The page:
Do folks reckon this could be attached at some point along the seat stay, or does it need the full width of the main frame tubing to stay stable?

  • Good question. I would think not, but I used the original zip Oracle on a suspension fork before for a 1000mi trip and it worked like a charm.

  • Thomas, I think a seat stay would be too narrow for the bag to be stable.

  • Jon Schultz

    Any issue with side to side sway? My bedrock honaker bag requires velcro glued to the downtube to prevent swaying back and forth.

  • Jamie Lent

    For those with carbon forks without threaded inserts, these are a great option for expanding capacity in the front.

  • Nope, the zip one I have is rock solid.

  • Jon, the grippy non-slip fabric on the straps should prevent any movement between the bag and the downtube. Then there’s the compression straps to further stabilize the load.

    I’ve never had any issues over 3 years of testing the old zippered version. The new one doesn’t have quite as much testing time as the old, but it was designed to be even more stable, not less.

  • Cass Gilbert

    No sway at all. Kung Fu grip.

  • Kevin Sellers

    Dang, I like the concept and durability but that price point is for idiots with too much expendable cash who carry more things then they have use for. That’s a $11 bag, period.

  • Jason LaMontagne

    $60 is an absolute STEAL for a bag handmade in Flagstaff AZ with more than $20 in materials alone, XPac fabric, Hyperlon backing, ect…
    Nick makes great stuff at an awesome pricepoint for craftsmanship involved.

  • Kevin Sellers

    Rogue Panda is absolutely in a three way tie for first place in my favorite bag company list. Plus the materials are the best money can buy, I agree 100%, but I suppose I am just too thrifty to shell out that kind of money when I have plenty of time on my hands to reduce costs.

  • Pricing is always tough for me. It’s a challenge between keeping prices competitive and also compensating me and my employees for our hard work.

    I do hear you about having plenty of time on your hands, that’s how Rogue Panda got started! Not much money and lots of time.

  • Kevin Sellers

    I’m proud of your product craft, endeavors, and accomplishments and I promise to continue supporting RP! Thanks for chiming in. Cheers

  • Doug Nielsen

    $60 bucks ain’t bad. If you are buying something for $60 I wouldn’t say yer an idiot. Or maybe I am… I just bought a Lululemon tank for $90 and they’re probably laughing their heads off. I’d pay $60 for this easy.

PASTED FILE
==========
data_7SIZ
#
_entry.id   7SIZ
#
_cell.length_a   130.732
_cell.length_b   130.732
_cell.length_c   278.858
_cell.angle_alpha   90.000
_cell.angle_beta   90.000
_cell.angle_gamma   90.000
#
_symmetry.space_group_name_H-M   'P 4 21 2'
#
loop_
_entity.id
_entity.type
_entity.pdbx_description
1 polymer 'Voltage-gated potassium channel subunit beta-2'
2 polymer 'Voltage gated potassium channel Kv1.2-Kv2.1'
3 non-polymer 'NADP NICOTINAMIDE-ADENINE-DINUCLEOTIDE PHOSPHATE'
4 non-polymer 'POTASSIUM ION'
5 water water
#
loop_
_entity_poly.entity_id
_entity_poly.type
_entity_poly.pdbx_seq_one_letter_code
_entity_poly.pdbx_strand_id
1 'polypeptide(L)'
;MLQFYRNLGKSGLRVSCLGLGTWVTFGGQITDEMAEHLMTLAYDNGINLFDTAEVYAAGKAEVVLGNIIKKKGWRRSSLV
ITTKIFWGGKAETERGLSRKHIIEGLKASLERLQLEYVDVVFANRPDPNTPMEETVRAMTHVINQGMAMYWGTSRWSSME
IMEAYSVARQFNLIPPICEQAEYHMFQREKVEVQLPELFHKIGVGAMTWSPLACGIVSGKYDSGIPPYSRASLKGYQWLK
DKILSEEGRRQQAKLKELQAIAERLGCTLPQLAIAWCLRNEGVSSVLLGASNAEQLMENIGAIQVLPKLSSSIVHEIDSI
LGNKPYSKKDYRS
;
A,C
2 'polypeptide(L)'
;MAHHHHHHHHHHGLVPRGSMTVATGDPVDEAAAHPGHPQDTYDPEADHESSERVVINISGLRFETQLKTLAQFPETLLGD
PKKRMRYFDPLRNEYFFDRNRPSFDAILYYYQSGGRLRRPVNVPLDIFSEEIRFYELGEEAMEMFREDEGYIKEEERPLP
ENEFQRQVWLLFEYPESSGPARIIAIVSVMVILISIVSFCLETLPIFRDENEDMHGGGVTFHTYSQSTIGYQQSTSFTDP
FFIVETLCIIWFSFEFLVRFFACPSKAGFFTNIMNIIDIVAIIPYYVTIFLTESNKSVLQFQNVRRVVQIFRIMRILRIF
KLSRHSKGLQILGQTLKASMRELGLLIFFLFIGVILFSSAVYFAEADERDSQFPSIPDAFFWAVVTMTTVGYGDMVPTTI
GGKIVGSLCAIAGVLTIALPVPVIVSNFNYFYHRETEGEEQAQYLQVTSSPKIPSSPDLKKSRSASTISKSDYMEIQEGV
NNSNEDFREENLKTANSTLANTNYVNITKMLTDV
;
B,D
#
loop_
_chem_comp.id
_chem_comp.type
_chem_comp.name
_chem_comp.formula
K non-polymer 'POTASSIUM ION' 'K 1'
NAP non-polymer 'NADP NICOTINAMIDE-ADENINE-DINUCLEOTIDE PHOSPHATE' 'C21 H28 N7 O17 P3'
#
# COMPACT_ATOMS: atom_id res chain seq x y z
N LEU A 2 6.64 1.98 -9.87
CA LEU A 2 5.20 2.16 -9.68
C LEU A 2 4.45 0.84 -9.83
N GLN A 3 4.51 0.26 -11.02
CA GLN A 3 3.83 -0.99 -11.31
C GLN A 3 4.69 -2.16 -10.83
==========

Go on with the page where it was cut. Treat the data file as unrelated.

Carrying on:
• Charles Kepler

    Thomas, I ran the original Oracle on my Deadwood seat post (27 mm) for a month and it never moved.

  • I have a small Troll, which means a small frame bag (Surly/Revelate 7). I just bought one of these to keep some stuff out of the frame bag. $60 isn’t bad for a well-made, niche product.

    Not everyone has the luxury of huge frames, lots of time and the means to make whatever they need. I’d love to have a giant roll of Dyneema or Dacron sail cloth and a sewing machine (and whatever does the “welding”). I would make the perfect frame bags for me, I’d make trousers that actually fit me, I’d make accessory bags like this, and something awesome to replace a basket (stiff bottom, attach easily to a Surly 8-Pack rack via Velcro and M5 bolts, maybe integrated Bluetooth speaker, lights … )

    Although I’d love something other than black, I’m still stoked to have just bought one of these and can’t wait to put it to use.

    Maybe I can even do a blog post about it … I’m overdue to post something.

  • Mine arrived the other day. I jammed a spare tube, tire levers, Park tire boot, tube patches, small “military” sewing kit, small bag of spare M5 bolts and probably some other shit. It’s solid, more stable than Margaret Thatcher.

    My only complaint–and it’s small–is how much of a pain it was to get the Velcro and straps in place with a frame bag and downtube-mounted pump (similar setup to the photos). I think I can rework it to remove redundant Velcro, like I do with the toptube bag/frame bag combination.

    The bag does not move, it cinches down tightly so the contents stay put.

  • Cass Gilbert

    Good to hear you’re happy with it. I think I trimmed down the surplus velcro I didn’t need, to neaten things up.

  • I generally trim Velcro. I also like to use the same straps to hold more than one thing down:
    I have two Revelate Feedbags what use the same Velcro around the stem; the Velcro around my Blackburn top tube bag (cammo!) also hold the Revelate/Surly frame bag; I use the Velcro and buckle straps on the Oracle to also hold the bottom of the frame bag.
    I have a Salsa Wanderlust aluminum rack that also doubles as a fender/mudguard of sorts with the artistic deployment of Tyvek on the top and seat stay rails.
    It’s part of the ethos of “everything has more than one use,” sort of.